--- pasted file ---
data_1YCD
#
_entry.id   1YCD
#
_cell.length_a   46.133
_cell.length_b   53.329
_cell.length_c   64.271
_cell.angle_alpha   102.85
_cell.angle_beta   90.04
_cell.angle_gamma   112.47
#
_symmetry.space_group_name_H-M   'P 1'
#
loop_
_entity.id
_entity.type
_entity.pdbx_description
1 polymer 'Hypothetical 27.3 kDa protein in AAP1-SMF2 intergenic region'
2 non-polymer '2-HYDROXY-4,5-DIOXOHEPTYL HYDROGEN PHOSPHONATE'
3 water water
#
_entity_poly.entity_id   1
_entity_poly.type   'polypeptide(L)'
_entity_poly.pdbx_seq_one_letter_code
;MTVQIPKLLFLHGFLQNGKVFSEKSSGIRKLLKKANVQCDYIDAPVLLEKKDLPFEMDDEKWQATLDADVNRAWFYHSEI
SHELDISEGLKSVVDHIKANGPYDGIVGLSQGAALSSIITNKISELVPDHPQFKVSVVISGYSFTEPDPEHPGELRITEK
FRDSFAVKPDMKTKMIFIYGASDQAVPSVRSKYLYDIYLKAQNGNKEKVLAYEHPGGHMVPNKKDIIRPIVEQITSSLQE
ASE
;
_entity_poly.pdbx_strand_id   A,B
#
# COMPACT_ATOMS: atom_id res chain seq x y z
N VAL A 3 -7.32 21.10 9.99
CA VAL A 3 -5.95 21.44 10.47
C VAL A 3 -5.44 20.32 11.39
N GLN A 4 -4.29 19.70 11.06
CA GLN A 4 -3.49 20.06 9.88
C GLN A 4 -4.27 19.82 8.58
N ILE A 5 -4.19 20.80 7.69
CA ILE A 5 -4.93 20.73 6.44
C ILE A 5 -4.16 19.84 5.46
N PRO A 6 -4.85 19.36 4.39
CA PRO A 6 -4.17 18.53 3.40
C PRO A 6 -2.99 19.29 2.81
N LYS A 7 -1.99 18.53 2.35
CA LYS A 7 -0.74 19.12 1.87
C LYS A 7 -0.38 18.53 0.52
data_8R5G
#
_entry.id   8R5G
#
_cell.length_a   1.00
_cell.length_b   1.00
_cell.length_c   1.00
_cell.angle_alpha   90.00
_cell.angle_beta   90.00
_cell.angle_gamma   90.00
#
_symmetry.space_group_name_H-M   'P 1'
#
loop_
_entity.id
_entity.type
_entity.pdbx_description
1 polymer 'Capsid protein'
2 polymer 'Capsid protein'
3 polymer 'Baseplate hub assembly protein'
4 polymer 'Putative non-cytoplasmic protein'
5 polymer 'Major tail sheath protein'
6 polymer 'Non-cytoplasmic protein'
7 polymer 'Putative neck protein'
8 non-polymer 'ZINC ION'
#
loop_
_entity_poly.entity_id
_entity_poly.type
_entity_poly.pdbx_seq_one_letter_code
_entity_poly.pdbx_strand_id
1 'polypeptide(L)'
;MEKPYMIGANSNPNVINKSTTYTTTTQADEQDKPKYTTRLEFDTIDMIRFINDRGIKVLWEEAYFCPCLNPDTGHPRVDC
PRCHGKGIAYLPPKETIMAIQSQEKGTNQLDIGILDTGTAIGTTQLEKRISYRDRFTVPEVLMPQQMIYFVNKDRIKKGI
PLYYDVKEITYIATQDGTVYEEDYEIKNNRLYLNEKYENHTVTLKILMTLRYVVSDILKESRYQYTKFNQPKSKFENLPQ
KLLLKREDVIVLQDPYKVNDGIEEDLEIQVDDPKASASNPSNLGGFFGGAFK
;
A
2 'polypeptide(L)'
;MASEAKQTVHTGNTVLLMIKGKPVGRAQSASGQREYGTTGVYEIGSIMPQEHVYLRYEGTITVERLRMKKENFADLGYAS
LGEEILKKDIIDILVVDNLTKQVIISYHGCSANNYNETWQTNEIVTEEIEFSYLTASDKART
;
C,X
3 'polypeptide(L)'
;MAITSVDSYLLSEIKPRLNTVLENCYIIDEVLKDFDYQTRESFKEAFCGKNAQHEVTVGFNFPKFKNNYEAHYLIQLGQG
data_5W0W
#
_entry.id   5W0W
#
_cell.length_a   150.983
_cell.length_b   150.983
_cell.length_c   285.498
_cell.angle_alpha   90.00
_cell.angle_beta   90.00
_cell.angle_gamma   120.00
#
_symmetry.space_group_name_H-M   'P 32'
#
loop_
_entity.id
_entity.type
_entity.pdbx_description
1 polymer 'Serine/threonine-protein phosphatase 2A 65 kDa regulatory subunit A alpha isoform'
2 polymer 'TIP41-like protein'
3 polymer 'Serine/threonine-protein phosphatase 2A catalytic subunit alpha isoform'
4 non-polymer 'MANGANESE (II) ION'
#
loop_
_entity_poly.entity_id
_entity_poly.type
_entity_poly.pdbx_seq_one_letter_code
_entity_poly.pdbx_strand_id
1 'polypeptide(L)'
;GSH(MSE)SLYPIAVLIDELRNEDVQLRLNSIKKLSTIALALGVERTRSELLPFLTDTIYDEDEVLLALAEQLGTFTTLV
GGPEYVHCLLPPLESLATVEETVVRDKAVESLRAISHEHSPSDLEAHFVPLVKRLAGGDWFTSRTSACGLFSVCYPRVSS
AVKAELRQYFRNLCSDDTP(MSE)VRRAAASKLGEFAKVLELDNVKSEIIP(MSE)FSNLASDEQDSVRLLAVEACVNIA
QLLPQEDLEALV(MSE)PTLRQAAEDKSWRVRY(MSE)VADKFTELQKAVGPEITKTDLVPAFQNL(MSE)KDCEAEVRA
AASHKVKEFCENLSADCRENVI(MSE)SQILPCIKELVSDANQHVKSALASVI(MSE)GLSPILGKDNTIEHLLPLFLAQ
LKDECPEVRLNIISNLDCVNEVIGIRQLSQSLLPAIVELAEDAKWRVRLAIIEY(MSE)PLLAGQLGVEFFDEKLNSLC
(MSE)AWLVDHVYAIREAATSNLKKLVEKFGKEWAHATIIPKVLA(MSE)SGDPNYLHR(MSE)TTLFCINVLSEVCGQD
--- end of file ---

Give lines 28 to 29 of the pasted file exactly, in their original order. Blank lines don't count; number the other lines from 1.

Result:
ASE
;